TABLE 2. ANOVA for cholesterol oxidase recovery (g L-1).


Where, Y = COD recovered (g L-1), A = feed rate (mL/h), B = bead loading (%, v/v), C = cell loading (OD600 nm), and D = run time (min), and the interacting factors were depicted as AB, AC, BD, and CD. The developed model showed good correlation between the predicted and the observed responses, ensuring a good fit between the two (Figure 1A). The 3D graphs plotted using the two participating factors at one time, on x- and y-axis, while the obtained responses for COD recovery was plotted on the z-axis, with different levels indicated by the color/height/contours of the obtained curve. These curves provide an easy and quick understanding of the responses predicted (Figures 2A–F). Validation of the developed model was done by performing the bead milling process at the predicted optimum condition in triplicate.


FIGURE 1. (A) Actual vs. RSM predicted COD yield. (B) Comparison of observed and ANN predicted COD recovery (g): experimentally observed COD yield vs. ANN predicted COD yield against various runs.


FIGURE 2. RSM-3D contour graphs plotted for two participating factors at one time, on x- and y-axis, against the obtained responses for COD recovery plotted on the z-axis, with different levels indicated by the color/height/contours of the obtained curve; (A) predicted COD recovery by RSM against feed rate (mL h-1) vs. bead loading (%, v/v); (B) predicted COD recovery by RSM against bead loading (%, v/v) vs. cell loading (OD600 nm); (C) predicted COD recovery by RSM against cell loading (OD600 nm) vs. run time (min); (D) predicted COD recovery by RSM against feed rate (mL h-1) vs. cell loading (OD600 nm); (E) predicted COD recovery by RSM against feed rate vs. run time (min); (F) predicted COD recovery by RSM against bead loading (%, v/v) vs. run time (min).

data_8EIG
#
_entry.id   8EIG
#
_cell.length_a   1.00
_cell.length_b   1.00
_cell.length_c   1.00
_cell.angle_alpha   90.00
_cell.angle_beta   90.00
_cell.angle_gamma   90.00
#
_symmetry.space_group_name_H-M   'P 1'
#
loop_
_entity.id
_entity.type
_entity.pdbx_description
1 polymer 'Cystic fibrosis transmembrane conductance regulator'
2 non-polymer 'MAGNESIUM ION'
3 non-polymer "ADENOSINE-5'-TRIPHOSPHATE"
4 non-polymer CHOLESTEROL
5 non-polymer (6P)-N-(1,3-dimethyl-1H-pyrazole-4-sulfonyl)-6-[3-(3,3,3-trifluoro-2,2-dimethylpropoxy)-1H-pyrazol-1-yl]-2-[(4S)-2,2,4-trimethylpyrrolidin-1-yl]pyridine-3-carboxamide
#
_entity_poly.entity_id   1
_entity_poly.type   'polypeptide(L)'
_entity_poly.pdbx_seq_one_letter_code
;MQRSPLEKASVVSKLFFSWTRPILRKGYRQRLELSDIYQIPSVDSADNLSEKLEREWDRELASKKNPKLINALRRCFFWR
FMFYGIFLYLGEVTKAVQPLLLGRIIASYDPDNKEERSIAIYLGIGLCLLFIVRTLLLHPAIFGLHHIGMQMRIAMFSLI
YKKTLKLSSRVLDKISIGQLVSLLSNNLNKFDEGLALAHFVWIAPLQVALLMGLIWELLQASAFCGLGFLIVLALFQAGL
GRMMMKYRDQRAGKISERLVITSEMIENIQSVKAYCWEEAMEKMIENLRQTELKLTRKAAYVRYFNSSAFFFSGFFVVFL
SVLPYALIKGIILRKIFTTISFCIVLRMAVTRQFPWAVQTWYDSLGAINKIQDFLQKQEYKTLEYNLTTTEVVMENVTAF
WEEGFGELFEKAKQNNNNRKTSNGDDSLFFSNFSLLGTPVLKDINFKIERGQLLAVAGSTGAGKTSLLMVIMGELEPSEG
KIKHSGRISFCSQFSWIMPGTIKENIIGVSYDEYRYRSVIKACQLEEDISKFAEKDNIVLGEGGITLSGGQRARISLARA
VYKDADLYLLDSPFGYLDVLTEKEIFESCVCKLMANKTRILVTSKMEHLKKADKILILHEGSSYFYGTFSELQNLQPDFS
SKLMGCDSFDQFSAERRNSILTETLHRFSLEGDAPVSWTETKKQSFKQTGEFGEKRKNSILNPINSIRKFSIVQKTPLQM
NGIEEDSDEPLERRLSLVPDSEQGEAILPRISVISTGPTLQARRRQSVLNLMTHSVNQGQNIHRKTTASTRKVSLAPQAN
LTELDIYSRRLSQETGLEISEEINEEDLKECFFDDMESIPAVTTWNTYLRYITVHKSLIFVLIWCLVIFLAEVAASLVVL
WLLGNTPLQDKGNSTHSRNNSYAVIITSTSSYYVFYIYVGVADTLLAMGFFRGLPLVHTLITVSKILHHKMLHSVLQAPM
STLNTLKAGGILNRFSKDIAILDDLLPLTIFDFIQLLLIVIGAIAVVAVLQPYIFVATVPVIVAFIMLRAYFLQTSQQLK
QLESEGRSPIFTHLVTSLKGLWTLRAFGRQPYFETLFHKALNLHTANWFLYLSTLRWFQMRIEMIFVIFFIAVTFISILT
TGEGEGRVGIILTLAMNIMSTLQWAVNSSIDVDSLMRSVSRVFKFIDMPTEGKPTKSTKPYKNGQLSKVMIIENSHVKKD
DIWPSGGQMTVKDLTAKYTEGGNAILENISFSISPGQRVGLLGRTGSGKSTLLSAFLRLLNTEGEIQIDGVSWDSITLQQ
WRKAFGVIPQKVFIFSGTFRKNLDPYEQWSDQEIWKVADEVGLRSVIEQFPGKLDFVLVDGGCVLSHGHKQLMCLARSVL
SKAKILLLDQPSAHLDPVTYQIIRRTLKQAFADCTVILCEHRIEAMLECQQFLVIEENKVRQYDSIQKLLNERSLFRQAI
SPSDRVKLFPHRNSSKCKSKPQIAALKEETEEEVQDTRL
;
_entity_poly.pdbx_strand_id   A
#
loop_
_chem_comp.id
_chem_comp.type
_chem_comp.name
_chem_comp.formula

Optimization Using ANN and GA

The DOE is represented in Table 1. Each row of Table 1 is an individual combination of parameters affecting recovery of COD. The recovery potential for each individual run is present in column 6 of Table 1. The predictions for the tested and validated ANN are shown in column 7 of Table 1 (Figure 1B).

The ANN achieved an acceptable degree of efficiency (mean validation error 0.065) after six iterations in two epochs only (Figures 3A,B). Individual R-values for training and validation are shown in Figures 3C,D. The regression coefficients for training, validation, and testing were fairly close to 1 (Figure 3C). This classifies the ANN to be fairly efficient to represent the relationship between the bead milling parameters (i.e., feed rate, bead loading, cell loading, and run time) and COD recovery. The number of hidden layers required to achieve the said efficiency of the ANN was optimized during multiple training and testing attempts. Figure 3E represents the final network in MATLAB® Notation. Kindly refer ESI: Annexure I for network layer weights and biases. GA was employed to perform an exhaustive global search of the parameter combination to achieve maximum 3-COD recovery. The results of GA optimization as per the GA option-set (ESI: Annexure I) have been shown in Figures 4A,B.